Congress opens up the latest tech antitrust front

The House Judiciary Committee will begin a bipartisan investigation into competition in digital markets, it announced.

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For the first time ever, a congressional committee announced Monday, Congress will investigate competition in digital markets. The new probe, to be conducted by the Antitrust Subcommittee within the House Judiciary Committee, is the latest front to open up in the tech antitrust battles brewing in Washington. It has support from both Democrats and Republicans on the Committee. 

"The growth of monopoly power across our economy is one of the most pressing economic and political challenges we face today. Market power in digital markets presents a whole new set of dangers," Antitrust Subcommittee Chairman David Cicilline, a Democrat from Rhode Island, said in a statement. "After four decades of weak antitrust enforcement and judicial hostility to antitrust cases, it is vital for Congress to step in to determine whether existing laws are adequate to tackle abusive conduct by platform gatekeepers or if we need new legislation." 

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Rep. Doug Collins of Georgia, the top Republican on the Judiciary Committee, added, "As tech has expanded its market share, more and more questions have arisen about whether the market remains competitive."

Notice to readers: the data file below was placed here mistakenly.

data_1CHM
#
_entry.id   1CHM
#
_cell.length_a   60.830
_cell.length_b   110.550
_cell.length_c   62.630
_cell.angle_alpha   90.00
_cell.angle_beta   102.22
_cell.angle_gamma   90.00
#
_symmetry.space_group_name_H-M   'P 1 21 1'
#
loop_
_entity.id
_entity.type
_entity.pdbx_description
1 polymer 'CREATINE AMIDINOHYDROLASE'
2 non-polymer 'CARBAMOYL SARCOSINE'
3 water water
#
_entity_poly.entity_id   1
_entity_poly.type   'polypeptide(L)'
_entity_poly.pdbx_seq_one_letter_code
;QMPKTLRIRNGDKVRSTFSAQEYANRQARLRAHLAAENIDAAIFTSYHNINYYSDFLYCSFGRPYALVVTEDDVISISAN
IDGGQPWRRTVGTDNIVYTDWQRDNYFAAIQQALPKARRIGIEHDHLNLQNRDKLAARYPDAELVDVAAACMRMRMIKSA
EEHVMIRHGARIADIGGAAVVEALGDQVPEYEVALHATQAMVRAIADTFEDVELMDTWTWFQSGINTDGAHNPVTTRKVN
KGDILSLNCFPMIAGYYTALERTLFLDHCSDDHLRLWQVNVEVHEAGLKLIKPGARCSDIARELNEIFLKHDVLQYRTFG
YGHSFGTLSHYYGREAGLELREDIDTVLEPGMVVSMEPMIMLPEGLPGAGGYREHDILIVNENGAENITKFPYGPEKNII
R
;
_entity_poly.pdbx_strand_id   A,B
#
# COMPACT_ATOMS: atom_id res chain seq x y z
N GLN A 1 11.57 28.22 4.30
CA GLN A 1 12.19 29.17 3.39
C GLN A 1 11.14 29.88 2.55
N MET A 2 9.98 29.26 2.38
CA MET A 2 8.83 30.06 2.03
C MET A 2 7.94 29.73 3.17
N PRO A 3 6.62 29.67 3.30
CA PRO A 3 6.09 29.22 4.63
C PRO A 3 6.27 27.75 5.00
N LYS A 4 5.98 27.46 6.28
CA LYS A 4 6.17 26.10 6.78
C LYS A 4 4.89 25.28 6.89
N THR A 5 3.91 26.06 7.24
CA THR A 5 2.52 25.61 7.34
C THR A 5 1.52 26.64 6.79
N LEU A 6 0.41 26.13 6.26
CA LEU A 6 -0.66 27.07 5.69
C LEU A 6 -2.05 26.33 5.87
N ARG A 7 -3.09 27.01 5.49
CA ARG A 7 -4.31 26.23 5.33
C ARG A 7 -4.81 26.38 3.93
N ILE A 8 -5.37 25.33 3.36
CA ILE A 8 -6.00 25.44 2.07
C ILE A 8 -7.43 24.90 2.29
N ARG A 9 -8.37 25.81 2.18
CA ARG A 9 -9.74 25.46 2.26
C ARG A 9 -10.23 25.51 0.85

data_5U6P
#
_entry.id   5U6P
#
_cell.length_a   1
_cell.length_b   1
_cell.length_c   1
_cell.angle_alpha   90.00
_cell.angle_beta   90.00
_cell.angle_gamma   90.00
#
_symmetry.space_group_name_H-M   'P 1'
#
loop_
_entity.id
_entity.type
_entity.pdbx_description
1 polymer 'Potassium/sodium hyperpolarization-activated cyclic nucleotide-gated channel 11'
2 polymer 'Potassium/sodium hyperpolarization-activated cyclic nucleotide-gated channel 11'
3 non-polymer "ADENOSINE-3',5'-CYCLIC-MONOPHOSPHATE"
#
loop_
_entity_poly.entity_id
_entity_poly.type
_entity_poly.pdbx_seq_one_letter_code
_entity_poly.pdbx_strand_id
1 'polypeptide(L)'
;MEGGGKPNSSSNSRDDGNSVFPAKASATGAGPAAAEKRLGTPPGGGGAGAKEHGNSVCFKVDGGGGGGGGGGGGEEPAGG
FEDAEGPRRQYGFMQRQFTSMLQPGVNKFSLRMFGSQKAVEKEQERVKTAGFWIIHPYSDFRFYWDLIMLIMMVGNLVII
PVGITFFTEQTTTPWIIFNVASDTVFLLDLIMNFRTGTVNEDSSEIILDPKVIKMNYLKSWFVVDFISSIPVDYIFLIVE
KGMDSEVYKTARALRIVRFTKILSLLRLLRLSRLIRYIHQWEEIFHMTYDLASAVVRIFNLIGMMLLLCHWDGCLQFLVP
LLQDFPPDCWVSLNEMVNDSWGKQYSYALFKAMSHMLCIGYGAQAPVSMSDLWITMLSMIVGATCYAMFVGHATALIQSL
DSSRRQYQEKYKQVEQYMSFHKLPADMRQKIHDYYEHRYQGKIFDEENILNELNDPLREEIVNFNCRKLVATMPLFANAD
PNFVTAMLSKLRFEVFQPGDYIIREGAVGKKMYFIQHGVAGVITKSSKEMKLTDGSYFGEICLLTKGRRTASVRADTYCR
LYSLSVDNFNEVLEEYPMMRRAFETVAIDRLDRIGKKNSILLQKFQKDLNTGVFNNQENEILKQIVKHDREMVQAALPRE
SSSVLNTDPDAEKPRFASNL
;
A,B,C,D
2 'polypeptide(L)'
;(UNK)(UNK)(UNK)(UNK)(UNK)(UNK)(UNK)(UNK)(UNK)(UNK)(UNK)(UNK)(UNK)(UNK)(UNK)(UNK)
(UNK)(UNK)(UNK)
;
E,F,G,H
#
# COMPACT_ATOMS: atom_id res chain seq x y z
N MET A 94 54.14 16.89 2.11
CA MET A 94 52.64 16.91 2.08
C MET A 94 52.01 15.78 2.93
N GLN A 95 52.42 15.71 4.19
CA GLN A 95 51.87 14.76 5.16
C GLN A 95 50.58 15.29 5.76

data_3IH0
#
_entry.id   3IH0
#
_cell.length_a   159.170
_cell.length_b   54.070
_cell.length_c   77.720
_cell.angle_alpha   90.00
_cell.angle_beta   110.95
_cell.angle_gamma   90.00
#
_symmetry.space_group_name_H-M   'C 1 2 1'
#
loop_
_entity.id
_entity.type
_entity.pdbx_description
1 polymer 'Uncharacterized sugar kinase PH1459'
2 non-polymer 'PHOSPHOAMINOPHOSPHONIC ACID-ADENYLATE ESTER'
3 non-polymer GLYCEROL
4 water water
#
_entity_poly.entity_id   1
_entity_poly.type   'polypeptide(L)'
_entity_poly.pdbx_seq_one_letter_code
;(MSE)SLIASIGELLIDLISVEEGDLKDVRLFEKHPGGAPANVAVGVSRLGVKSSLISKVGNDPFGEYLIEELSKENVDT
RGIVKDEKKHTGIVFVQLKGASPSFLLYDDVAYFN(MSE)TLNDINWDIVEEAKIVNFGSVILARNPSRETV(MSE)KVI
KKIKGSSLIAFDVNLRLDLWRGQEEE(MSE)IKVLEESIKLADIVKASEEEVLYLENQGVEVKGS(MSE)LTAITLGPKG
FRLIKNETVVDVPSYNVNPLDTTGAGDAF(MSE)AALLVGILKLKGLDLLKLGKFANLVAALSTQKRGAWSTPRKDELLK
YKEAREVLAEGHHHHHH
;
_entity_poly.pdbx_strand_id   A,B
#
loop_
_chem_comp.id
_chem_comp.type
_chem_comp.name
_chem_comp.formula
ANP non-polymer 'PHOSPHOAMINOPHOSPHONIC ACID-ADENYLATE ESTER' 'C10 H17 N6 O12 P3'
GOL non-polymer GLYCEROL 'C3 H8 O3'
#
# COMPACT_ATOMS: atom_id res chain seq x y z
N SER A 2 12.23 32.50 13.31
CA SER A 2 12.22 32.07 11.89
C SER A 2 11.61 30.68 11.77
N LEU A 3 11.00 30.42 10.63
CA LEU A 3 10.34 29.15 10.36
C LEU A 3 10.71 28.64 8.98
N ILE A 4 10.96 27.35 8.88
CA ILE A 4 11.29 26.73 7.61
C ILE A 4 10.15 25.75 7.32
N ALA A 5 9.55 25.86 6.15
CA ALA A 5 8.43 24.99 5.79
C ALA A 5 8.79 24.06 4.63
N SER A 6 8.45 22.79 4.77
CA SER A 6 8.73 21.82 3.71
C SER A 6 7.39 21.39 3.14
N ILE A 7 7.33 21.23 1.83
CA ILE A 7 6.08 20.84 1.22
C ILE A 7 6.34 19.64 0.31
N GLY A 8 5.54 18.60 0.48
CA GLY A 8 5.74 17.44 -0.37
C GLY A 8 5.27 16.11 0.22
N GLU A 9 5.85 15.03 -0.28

The Antitrust Subcommittee will conduct a "top-to-bottom review" of the market power held by giant tech platforms, the Judiciary Committee said in a release, with a focus on three main areas: documenting competition problems in digital markets; examining whether dominant firms are engaging in anti-competitive conduct; and assessing whether existing antitrust laws, competition policies, and current enforcement levels are adequate to address these issues.

Leaders from Silicon Valley have repeatedly appeared on Capitol Hill over the past year to testify on specific issues including online election tampering and supposed political censorship on tech platforms. This new probe will give the congressional panel the power to compel industry leaders to testify at depositions related to antitrust questions and to request relevant documents.

The new probe comes amid reports that the US Justice Department (DOJ) and the Federal Trade Commission (FTC) are gearing up to open their own antitrust investigations into Google, Amazon, Apple Facebook. The FTC and DOJ have reportedly divvied up oversight responsibilities, with the DOJ taking jurisdiction over matters related to Google and Apple while the FTC handles Amazon and Facebook.

Meanwhile, back in February, the FTC announced the formation of a new taskforce to monitor the US tech industry and markets for online advertising, social networking, mobile operating systems and apps, and platform businesses.

Scrutiny of Big Tech has entered presidential politics as well. In March, Democratic presidential candidate Elizabeth Warren outlined a plan to reverse Amazon's acquisition of Whole Foods, as well as Facebook's purchases of WhatsApp and Instagram. These companies, Warren has argued, have too much influence over the economy, society, and politics, while stifling competition, innovation and small businesses.

On the other side of the aisle,  President Donald Trump has taken swipes at major tech firms, including Google and Amazon. 

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